‘There have been very challenging periods,’ he says. ‘I have to be their dad, share unconditional love, affection and support, while also showing them the value of hard work. When they have not put in the best effort I address that, realising that the long term gains outweigh the short term headache of being an occasionally-strict dad,
‘But while discipline is important they know I’m a softy at heart, I just try my best to get the balance right. Like every parent I make lots of mistakes along the way and every day is a humble learning experience.’
Umesh’s son, Alex, is now Ayozat’s head of network operations so his father is also his boss.
‘He is not a normal dad and is involved in all aspects of our lives,’ Alex said. ‘That includes the household – he even brushes the girls hair in the morning.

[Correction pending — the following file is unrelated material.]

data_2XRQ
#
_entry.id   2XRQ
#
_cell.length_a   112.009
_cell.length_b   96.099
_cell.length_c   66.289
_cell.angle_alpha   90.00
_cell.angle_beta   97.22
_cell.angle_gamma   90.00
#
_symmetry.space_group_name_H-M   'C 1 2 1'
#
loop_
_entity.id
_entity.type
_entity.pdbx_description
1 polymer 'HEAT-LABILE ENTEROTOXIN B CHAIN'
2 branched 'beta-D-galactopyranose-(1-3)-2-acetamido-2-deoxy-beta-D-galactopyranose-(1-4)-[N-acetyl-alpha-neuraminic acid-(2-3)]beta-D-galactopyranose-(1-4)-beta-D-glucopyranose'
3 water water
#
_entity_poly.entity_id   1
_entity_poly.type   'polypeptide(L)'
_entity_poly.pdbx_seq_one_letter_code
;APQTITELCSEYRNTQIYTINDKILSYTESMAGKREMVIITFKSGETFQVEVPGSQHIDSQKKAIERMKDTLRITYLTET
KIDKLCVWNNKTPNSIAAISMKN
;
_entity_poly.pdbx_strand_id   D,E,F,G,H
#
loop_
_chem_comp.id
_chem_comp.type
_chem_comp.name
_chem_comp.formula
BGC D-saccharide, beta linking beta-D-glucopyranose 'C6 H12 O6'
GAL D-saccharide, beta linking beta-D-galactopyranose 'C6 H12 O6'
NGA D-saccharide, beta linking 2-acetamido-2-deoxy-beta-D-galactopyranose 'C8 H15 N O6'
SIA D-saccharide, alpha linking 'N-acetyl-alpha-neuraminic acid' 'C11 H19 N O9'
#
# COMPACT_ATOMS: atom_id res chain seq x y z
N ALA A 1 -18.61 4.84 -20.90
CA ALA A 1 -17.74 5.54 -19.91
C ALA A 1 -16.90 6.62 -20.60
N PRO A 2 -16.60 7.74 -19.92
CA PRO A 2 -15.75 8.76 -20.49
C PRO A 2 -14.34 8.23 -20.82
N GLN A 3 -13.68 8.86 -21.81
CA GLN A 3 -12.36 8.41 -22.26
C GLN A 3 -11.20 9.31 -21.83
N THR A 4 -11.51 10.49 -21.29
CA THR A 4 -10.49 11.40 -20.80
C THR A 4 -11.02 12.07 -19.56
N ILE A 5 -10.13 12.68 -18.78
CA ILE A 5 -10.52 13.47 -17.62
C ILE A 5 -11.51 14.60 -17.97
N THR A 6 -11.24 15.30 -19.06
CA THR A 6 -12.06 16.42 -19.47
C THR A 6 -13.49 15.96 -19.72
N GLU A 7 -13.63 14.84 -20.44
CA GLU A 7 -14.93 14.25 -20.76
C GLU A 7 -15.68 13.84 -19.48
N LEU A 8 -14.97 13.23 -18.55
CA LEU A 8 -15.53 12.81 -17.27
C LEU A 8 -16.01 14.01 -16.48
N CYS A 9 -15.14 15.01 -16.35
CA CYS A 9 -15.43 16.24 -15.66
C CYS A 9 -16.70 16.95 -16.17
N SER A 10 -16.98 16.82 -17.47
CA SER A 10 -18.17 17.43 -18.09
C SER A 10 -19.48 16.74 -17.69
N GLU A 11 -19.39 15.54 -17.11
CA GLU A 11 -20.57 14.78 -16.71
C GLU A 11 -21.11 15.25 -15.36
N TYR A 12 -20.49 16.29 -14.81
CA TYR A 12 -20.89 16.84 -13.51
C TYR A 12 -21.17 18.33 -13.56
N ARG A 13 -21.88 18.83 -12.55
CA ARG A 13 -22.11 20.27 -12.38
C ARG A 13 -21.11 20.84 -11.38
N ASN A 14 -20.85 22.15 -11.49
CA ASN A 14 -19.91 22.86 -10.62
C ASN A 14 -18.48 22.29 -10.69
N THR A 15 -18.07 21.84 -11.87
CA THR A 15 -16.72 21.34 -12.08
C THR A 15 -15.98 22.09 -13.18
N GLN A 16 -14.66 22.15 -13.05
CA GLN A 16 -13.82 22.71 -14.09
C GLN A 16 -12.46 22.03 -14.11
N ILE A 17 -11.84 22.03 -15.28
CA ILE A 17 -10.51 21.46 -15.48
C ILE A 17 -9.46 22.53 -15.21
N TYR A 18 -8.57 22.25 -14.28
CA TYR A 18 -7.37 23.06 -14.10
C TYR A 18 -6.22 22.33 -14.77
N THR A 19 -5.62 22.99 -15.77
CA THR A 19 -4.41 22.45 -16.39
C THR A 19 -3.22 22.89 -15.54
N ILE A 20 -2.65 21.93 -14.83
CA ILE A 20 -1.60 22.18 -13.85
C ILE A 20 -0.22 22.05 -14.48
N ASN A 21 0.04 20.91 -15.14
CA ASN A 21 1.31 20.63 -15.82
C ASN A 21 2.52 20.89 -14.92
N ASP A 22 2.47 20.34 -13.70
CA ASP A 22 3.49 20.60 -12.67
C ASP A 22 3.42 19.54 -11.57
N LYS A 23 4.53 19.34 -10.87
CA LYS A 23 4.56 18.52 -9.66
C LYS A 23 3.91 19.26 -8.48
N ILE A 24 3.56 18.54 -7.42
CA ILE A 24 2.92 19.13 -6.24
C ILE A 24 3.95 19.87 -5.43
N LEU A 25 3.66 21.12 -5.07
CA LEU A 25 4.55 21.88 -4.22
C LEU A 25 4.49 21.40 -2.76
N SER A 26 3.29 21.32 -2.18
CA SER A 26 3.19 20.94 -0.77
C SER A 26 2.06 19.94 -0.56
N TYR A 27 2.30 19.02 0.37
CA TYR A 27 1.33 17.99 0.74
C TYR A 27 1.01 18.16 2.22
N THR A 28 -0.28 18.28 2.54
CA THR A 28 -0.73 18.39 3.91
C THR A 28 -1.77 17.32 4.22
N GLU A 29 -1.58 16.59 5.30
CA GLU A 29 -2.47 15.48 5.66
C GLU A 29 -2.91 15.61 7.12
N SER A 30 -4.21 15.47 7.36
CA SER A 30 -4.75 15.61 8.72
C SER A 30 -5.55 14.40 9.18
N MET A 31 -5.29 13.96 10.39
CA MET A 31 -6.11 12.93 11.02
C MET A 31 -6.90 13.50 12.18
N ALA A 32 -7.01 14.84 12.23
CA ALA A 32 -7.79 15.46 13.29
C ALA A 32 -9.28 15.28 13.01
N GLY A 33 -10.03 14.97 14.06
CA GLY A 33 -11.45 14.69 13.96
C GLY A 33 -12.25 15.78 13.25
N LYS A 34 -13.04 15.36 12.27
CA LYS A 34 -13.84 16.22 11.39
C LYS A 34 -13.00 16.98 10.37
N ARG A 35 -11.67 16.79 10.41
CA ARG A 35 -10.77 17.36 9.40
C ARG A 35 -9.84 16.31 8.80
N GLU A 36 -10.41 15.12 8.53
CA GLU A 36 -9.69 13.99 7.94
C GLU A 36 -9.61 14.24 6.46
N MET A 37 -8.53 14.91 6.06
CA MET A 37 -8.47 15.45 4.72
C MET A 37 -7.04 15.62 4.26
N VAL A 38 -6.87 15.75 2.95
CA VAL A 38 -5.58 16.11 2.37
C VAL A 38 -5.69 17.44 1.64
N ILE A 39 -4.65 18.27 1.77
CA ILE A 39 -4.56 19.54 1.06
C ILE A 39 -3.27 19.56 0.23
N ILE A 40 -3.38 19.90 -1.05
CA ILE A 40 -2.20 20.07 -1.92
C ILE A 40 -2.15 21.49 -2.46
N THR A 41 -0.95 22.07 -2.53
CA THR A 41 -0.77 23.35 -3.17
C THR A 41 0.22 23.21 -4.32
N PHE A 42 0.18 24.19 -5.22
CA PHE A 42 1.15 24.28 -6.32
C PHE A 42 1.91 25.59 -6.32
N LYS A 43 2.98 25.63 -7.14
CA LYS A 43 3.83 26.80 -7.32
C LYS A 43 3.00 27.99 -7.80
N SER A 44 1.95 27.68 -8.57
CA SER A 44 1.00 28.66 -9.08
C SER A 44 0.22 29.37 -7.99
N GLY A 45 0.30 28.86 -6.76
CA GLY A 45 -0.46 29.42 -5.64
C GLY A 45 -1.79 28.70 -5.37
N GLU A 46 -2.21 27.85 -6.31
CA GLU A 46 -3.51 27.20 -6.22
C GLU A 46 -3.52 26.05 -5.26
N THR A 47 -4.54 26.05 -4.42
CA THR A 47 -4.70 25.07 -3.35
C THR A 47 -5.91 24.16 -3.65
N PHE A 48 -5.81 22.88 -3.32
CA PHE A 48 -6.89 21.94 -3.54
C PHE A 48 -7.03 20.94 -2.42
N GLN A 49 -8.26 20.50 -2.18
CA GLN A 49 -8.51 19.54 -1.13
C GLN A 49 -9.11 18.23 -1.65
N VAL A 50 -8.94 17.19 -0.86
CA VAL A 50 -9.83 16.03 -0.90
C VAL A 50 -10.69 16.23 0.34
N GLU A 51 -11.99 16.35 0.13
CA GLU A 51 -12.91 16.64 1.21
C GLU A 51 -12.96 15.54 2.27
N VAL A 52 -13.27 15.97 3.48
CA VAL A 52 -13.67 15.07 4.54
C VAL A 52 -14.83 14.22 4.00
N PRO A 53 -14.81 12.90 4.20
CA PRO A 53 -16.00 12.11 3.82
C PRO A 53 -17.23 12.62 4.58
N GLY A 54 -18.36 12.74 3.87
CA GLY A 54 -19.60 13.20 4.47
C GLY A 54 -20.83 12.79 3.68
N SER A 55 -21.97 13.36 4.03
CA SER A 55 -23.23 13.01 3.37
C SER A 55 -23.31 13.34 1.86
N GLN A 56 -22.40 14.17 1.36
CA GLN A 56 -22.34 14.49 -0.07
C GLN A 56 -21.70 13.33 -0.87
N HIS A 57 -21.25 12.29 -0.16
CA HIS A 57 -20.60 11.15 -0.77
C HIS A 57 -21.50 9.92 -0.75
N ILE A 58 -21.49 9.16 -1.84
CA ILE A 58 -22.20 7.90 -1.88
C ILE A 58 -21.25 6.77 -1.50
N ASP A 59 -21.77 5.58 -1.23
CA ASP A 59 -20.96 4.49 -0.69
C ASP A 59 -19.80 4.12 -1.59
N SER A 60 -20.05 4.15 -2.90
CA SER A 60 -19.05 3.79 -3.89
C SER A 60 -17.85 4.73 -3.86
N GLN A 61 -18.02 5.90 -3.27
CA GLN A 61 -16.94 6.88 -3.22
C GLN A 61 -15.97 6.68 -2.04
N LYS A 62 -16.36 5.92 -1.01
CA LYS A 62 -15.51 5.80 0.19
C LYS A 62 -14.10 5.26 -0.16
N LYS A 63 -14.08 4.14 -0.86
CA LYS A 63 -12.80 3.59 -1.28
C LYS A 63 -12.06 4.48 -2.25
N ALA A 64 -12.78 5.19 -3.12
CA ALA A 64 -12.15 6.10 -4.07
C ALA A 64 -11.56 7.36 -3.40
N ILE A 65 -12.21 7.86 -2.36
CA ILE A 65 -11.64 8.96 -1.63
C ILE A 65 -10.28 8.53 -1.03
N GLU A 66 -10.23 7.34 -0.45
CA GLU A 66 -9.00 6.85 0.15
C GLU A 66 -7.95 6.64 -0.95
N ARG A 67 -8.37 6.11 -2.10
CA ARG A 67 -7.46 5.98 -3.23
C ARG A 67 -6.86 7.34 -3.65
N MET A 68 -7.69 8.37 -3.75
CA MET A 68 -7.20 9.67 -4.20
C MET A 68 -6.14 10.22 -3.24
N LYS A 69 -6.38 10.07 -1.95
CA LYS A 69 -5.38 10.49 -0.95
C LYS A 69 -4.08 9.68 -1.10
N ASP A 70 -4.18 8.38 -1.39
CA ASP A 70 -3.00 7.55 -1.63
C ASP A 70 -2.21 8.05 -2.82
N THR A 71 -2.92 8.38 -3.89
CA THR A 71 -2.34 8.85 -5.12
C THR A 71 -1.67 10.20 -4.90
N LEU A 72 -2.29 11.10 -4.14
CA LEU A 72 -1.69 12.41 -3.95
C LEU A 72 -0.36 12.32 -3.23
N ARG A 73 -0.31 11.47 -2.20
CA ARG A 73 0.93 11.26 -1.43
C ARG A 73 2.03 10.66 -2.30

‘For him, it’s not about a separation between work and life, it’s about ‘life’ – about trying to do the right thing.
He added: ‘The company’s focus on media and gaming was initially based on the interests of us kids and he regularly consults us on business decisions and products.’
Umesh harnessed his years of computer network-building skills and set about building a platform that he felt could rival the world’s tech giants.
‘It seems crazy when I say it now but I just somehow knew that this was destined to be huge, he said.
‘Now, with multi-million pound deals and our own Sky channel slot, it’s easier for people to understand the potential, we reach thirty million monthly viewers, but there was never any doubt in my mind that everything was about to change.’